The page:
About a year ago I had an interesting discussion with Jonathan Kohl and Mike Kelly about modernism vs. post-modernism. My assertion was that the Software Engineering Institute was the last holdout of modernism in the software world, and the loud voice of the SEI was holding back, even mocking the advance of post-modernism for software.
Post-Modern Software Development is in it’s infancy. It’s inspired by a talk
Larry Wall gave a the perl conference , by Context-Driven Software Testing
, and by conversations I have had with Jon Kohl
and Mike Kelly
On my way back from the IQAA Conference, I listed to a podcast interview of Jason Fried
(of Basecamp fame) that basically defined post-modern development.
The twelve-or-so principles of the Post-Modern School of Software Development:
1) Analysis, Requirements, Design, Coding, Test, and Deploying are not phases, they are activities.
2) Analysis, Requirements, Design, Coding, Testing and Deploying are not roles or jobs either, they are activities. (But we allready said that)
3) If anything changes, you end up implementing all activities throughout the project. By the way: In business software development, stuff changes. This means that there are basically two ‘phases’ to development: Pre-Release and Maintenance.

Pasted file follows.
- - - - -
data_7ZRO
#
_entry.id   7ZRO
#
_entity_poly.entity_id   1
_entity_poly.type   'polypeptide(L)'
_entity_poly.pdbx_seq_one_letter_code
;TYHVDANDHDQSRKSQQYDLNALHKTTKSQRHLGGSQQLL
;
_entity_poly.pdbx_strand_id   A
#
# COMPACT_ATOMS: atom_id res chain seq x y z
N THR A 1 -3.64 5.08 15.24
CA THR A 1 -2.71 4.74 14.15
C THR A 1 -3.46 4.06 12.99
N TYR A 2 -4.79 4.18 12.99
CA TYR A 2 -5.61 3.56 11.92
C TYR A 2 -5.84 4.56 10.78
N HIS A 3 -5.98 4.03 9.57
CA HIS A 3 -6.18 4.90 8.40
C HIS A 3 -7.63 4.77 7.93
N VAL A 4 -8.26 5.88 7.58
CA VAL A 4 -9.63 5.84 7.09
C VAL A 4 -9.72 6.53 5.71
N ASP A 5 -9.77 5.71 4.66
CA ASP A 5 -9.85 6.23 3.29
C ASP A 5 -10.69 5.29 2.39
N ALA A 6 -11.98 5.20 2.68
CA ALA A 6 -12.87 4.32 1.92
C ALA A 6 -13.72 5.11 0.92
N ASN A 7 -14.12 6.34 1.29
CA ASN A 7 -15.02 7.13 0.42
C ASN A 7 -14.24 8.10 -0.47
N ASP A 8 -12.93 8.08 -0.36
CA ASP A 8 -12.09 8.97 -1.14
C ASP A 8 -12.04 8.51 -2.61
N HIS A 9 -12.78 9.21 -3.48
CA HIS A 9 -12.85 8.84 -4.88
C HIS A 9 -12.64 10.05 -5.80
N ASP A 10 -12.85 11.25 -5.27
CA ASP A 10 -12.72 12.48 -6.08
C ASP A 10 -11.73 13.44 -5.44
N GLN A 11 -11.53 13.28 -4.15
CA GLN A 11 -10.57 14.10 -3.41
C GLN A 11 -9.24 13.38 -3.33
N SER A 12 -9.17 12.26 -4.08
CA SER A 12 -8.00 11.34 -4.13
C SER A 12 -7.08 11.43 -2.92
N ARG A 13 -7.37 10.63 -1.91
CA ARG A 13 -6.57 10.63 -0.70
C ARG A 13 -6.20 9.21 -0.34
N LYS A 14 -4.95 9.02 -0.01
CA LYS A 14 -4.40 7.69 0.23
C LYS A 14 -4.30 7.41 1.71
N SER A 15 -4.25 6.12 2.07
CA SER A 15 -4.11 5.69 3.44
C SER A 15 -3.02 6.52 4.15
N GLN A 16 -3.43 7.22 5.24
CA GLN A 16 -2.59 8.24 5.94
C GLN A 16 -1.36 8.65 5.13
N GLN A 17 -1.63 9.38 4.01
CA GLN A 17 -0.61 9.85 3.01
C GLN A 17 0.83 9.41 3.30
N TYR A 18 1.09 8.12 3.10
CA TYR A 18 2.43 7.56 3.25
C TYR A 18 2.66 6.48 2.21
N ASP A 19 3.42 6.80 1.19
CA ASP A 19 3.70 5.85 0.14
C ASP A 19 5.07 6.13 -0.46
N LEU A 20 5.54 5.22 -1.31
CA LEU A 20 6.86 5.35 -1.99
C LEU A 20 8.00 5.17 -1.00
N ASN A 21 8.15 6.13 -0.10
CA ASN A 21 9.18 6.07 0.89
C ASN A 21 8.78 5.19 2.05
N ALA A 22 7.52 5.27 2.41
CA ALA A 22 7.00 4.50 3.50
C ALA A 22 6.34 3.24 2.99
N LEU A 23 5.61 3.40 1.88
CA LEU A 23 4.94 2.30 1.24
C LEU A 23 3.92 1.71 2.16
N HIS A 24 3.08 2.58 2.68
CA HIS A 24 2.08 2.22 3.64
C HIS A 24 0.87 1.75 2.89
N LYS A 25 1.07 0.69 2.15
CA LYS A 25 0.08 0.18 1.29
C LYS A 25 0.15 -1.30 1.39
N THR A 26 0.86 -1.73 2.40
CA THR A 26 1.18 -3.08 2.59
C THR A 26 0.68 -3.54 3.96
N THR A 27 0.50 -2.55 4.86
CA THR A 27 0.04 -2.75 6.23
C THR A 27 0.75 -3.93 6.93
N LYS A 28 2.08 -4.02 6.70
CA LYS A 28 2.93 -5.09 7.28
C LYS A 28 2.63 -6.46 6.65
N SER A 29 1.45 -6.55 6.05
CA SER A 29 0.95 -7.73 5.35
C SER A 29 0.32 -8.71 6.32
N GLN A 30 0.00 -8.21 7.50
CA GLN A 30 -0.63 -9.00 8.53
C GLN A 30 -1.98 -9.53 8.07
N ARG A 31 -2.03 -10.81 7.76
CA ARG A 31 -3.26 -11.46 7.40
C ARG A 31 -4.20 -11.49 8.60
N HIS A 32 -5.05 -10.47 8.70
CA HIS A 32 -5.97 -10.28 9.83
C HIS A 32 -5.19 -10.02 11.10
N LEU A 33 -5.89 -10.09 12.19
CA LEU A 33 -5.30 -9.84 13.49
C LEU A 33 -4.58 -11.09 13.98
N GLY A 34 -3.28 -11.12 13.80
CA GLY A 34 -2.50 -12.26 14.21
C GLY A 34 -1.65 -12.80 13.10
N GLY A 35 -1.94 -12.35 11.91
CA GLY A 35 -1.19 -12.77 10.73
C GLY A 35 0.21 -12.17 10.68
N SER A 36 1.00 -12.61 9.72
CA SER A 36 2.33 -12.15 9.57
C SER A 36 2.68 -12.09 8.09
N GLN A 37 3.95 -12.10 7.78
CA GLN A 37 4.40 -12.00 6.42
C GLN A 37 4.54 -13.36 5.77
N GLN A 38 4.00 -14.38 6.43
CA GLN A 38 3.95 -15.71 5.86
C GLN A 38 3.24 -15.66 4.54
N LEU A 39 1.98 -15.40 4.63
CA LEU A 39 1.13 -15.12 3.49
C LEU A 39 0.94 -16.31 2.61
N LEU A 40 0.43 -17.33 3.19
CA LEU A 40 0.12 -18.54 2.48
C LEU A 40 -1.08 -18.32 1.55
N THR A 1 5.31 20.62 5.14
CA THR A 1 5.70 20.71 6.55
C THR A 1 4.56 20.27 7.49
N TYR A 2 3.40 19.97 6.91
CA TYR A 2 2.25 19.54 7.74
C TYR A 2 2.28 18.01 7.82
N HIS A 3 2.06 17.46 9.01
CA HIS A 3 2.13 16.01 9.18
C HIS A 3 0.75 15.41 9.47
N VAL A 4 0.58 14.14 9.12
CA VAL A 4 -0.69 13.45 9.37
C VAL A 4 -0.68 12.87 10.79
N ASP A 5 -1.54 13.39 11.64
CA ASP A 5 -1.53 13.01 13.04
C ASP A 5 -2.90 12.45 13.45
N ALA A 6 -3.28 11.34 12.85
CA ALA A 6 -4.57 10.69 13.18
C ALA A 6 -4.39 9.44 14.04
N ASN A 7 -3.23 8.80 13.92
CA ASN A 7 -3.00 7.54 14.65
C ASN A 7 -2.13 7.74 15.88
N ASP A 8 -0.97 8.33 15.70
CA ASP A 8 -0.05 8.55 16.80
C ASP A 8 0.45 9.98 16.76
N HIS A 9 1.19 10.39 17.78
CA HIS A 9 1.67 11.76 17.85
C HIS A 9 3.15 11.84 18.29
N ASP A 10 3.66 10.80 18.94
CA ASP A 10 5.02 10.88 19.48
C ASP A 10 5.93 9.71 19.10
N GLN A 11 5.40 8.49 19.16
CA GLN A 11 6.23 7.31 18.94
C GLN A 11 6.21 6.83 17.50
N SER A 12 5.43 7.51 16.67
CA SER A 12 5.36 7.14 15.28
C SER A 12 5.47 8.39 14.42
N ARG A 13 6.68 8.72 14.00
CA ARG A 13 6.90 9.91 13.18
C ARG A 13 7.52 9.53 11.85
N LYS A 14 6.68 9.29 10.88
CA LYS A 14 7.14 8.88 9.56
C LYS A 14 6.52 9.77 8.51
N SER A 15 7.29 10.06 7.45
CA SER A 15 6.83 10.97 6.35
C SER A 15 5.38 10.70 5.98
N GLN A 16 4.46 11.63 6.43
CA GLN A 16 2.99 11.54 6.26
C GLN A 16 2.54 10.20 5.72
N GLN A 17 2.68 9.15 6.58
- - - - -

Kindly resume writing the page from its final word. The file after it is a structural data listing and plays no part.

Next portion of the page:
4) Maintenance is a lot bigger than the academic success literature implies. To support maintenance projects, get good at regression testing. To do short cycles and quick releases, you probably need test automation of some type.
5) What the customer wants is going to change. Get used to it; make sure your process has a way of dealing with it.
6) Consistency is fine as long as it is helpful. We are not overly concerned with enforcing consistency when it is not helpful.
7) If what we used to call 'phases' are really 'activities', then knowing how to do more than one activity is probably helpful.
8) Job titles are fine, as long as they are helpful, not excuses.
9) The industry has spent decades trying to refine job descriptions to make them reflect reality, yet I have never seen an accurate job description. Ever. Why bother?
10) Simple and working (generally) beats perfect and in development.
11) We use other principles (classic, baroque, romantic, modern) when they are helpful
12) Vision is important. We’ve all seen the MP3 Players with 59 features that no one can figure out how to use, and the iPod that just plays music and speech. Do one thing, and do it well.
I just made these up. Eventually, I’d like to present them somewhere (perhaps IWST or GLSEC), build some consensus, and get them adopted as an actual, well, thing.
Then again, do we really need another buzzwordy manifesto-thing? Probably not. Personally, I am more interested in the discussion.
I covet your feedback.